Irish Heart has also teamed up with livestock marts around the country to provide free check-ups for farmers.

Another group Irish Heart has targeted through the mobile health unit is the Travelling community, whose members generally have a lower life expectancy than settled people. In Ireland, men live on average four-and-a-half years less than women (78.7 years and 83.2 years respectively), while Traveller men live 15.1 years less than men in the general population.

IMG_9418 Nurse Carol Pye testing a patient's blood pressure in the mobile health unit Source: Órla Ryan/TheJournal.ie

On the day we visited the mobile health unit, some members of the Clondalkin Travellers Development Group (CTDG) were present.

Doreen Carpenter, CTDG’s project coordinator, told TheJournal.ie how important it is for Traveller men in particular to have regular check-ups.

Traveller men die 15 years younger than settled men so it’s very important to have these regular check-ups.

Carpenter said the fact the check-ups are free is also a big plus, as not everyone can afford to go to their GP regularly.

“If you haven’t got the means to be able to go [to the doctor] that’s a barrier in itself,” she notes.

“It’s very important to get men out because men don’t normally come out and get checked up, it’s not seen as a macho thing.

It’s a ticking bomb, people are walking around with diabetes and [high] blood pressure and they’re not aware that they have it, and because of the likes of the service that’s provided here today, that’ll stop that.

Alan Connolly, a member of the CTDG, has a family history of heart and blood pressure-related issues.

“My father died of a heart attack, my mother had a couple of strokes … a lot of my family does have high blood pressure, yeah, and I have as well.

It’s important to get your blood pressure taken, a lot of people walk around with high blood pressure and don’t know anything about it.

“I have haemochromatosis, which affects your liver and your heart, it’s just too much iron in your blood. It’s a subject that people don’t know a lot about … If you mention the word haemochromatosis people wouldn’t know what you mean by it.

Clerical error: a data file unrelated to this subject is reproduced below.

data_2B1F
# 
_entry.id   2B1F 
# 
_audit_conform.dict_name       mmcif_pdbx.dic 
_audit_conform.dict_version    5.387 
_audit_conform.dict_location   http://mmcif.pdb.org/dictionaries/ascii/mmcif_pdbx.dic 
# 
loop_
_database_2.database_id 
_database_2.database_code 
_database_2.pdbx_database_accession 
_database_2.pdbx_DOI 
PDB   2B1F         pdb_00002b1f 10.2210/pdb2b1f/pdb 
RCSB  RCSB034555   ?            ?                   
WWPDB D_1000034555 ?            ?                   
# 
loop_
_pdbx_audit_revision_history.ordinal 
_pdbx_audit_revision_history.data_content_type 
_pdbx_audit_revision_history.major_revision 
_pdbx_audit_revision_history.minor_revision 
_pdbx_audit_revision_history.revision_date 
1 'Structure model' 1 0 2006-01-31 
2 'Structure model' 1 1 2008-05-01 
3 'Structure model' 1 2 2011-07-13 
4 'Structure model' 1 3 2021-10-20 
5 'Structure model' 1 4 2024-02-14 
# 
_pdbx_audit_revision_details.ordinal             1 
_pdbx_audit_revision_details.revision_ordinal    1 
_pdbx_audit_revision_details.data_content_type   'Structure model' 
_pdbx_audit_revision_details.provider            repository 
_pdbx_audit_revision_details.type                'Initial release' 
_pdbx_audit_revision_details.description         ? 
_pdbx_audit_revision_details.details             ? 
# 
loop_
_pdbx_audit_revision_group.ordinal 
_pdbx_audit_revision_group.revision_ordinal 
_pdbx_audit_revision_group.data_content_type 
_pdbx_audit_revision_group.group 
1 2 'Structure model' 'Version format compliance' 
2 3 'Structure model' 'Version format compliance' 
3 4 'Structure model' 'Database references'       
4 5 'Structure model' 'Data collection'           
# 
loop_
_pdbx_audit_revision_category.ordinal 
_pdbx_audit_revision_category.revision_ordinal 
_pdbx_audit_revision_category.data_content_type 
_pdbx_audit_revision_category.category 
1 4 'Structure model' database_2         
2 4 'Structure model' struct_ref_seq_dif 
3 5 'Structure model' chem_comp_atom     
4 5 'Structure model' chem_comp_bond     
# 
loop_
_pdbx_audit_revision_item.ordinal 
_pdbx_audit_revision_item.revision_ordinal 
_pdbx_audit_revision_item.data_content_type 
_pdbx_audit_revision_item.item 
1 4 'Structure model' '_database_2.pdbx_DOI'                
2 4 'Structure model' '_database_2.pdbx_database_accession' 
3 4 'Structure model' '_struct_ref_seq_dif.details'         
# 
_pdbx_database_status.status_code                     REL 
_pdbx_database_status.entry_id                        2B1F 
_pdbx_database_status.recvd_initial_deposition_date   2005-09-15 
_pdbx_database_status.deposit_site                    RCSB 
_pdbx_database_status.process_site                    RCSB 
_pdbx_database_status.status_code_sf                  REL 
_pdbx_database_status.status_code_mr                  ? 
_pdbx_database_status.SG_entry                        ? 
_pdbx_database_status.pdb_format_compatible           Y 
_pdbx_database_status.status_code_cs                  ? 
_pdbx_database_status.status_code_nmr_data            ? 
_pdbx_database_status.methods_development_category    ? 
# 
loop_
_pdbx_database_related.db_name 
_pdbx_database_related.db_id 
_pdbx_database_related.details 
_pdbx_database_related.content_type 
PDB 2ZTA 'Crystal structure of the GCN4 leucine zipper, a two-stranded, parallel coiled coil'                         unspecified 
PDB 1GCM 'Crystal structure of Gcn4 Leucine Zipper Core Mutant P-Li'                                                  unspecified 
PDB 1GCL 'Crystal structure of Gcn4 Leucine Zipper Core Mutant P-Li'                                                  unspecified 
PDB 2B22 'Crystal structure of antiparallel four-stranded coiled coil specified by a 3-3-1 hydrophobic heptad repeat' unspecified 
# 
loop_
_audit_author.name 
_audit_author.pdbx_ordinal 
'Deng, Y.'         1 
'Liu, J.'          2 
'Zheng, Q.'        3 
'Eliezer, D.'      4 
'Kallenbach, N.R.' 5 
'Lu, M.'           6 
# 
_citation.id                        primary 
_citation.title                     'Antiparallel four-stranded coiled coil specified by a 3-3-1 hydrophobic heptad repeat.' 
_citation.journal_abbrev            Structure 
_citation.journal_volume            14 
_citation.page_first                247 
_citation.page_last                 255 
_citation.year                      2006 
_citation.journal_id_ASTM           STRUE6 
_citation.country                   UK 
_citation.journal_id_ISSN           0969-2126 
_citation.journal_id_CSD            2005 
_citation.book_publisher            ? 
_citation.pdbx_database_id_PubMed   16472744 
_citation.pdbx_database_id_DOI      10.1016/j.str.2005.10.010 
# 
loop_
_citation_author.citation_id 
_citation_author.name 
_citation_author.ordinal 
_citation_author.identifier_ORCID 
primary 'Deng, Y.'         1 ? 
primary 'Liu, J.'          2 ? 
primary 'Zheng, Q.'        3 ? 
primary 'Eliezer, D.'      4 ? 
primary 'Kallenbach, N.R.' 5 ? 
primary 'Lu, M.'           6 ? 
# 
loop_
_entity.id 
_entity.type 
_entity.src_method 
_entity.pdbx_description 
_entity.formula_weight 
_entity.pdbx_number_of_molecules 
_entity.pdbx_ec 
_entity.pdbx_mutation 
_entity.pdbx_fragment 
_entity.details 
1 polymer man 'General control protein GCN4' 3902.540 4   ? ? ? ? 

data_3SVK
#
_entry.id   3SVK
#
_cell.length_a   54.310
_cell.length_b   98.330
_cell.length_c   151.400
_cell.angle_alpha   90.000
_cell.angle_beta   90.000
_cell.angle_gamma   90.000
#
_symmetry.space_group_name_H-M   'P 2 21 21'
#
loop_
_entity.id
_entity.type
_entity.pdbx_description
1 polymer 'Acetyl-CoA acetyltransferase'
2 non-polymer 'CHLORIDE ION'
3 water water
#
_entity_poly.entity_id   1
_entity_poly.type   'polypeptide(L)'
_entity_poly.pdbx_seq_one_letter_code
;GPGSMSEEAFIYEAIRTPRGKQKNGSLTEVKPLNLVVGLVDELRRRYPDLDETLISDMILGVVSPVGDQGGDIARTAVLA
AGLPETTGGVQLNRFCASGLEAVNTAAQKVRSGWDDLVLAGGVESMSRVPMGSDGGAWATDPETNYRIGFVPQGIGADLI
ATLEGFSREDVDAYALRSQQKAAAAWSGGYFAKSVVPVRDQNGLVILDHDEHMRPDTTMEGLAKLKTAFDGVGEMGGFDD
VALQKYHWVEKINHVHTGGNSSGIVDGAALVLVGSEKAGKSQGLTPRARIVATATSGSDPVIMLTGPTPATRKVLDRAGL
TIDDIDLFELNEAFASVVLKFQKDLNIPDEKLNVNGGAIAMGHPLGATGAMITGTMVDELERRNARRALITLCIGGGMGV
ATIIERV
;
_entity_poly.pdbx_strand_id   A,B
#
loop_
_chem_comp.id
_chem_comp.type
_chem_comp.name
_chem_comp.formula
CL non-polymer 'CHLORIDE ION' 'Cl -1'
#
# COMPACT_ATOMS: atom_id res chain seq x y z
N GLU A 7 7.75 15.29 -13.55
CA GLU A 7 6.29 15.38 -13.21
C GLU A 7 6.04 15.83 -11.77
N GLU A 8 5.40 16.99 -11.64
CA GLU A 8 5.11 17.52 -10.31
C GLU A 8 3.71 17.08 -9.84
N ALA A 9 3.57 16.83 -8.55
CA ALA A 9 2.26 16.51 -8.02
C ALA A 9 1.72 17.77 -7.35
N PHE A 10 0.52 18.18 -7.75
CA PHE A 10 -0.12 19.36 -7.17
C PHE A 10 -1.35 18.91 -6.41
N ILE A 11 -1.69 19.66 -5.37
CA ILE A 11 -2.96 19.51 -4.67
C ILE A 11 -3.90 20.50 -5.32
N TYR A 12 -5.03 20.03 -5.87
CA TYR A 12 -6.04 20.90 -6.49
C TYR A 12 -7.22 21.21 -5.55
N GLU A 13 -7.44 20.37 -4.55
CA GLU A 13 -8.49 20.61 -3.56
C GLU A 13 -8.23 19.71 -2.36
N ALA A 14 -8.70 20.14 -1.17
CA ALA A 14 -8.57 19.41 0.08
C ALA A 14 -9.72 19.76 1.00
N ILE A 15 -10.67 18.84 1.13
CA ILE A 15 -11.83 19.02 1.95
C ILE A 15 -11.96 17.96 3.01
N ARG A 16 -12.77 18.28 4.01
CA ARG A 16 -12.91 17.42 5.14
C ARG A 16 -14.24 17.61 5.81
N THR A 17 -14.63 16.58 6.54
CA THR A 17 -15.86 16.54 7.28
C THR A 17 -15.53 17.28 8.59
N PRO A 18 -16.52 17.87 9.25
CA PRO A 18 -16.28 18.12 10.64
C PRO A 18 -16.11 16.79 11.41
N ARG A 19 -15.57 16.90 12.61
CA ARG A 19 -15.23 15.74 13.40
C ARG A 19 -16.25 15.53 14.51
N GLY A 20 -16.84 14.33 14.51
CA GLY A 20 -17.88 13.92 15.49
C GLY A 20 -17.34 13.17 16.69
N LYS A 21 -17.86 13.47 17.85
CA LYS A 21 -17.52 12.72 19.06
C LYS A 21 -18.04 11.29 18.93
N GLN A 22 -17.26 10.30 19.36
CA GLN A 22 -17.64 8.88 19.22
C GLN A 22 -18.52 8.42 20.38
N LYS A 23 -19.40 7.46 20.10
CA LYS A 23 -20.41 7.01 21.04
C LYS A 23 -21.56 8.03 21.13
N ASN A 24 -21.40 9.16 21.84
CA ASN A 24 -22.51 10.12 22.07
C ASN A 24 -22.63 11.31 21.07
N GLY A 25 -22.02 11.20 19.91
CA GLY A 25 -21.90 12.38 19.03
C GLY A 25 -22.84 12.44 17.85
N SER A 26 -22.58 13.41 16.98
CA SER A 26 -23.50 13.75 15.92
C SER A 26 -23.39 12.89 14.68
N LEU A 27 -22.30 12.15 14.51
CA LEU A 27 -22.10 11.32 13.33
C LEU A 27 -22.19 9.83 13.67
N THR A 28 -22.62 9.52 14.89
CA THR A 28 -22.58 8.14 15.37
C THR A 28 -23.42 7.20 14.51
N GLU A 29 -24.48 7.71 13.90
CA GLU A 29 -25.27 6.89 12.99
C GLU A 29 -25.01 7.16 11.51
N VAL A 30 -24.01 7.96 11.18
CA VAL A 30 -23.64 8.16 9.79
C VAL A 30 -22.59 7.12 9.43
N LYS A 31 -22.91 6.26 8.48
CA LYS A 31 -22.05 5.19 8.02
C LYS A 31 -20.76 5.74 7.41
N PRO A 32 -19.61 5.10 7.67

“I didn’t know what it meant, the first time I heard the word was when the doctor advised me to get [the test] done … I would encourage all walks of life to get test done.”

FB_IMG_1501853213147 CTDG members at the mobile health unit Source: Doreen Carpenter, CTDG

Patrick McCarthy, another CTDG member, got the all-clear when his blood pressure was tested at the mobile health unit. He has regular check-ups as his father has diabetes.

He notes that some men are “embarrassed” to talk about health, but thinks they need to get over this.

They faint or get sick, then they go to the doctor – it’s too late in life then. [The check-up] is only less than 10 minutes, you get in and get out, you’re not going to be waiting an hour.

“[Health] is the most important thing. You only have one life, enjoy life while you have it.”

Connolly adds that people often “turn a blind eye” to feeling unwell, thinking a problem will go away. He advises against this though, encouraging everyone to have their blood pressure checked.

“Go and get it done, it only takes 10 minutes … You only have one life, look after it.”

His check-up at the unit went well but he’ll also go to see his GP in the next few weeks due to his condition.

“It’s put me off buying a breakfast roll now,” he jokes.

Irish Heart’s Mobile Health Unit is supported by Bank of Ireland and Medtronic. 

If you want to find out more information about where the unit will be next, click here or call the National Heart and Stroke Helpline on 1800 25 25 50 (free – Monday to Friday, 9am to 5pm; Thursday until 7pm) to speak to a specialist nurse.

Read: ‘It’s not all politics and sport anymore’: Men’s Shed members open up about their health

Read: In 2014, a case similar to Charlie Gard’s came before the Irish High Court

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About the author:

Órla Ryan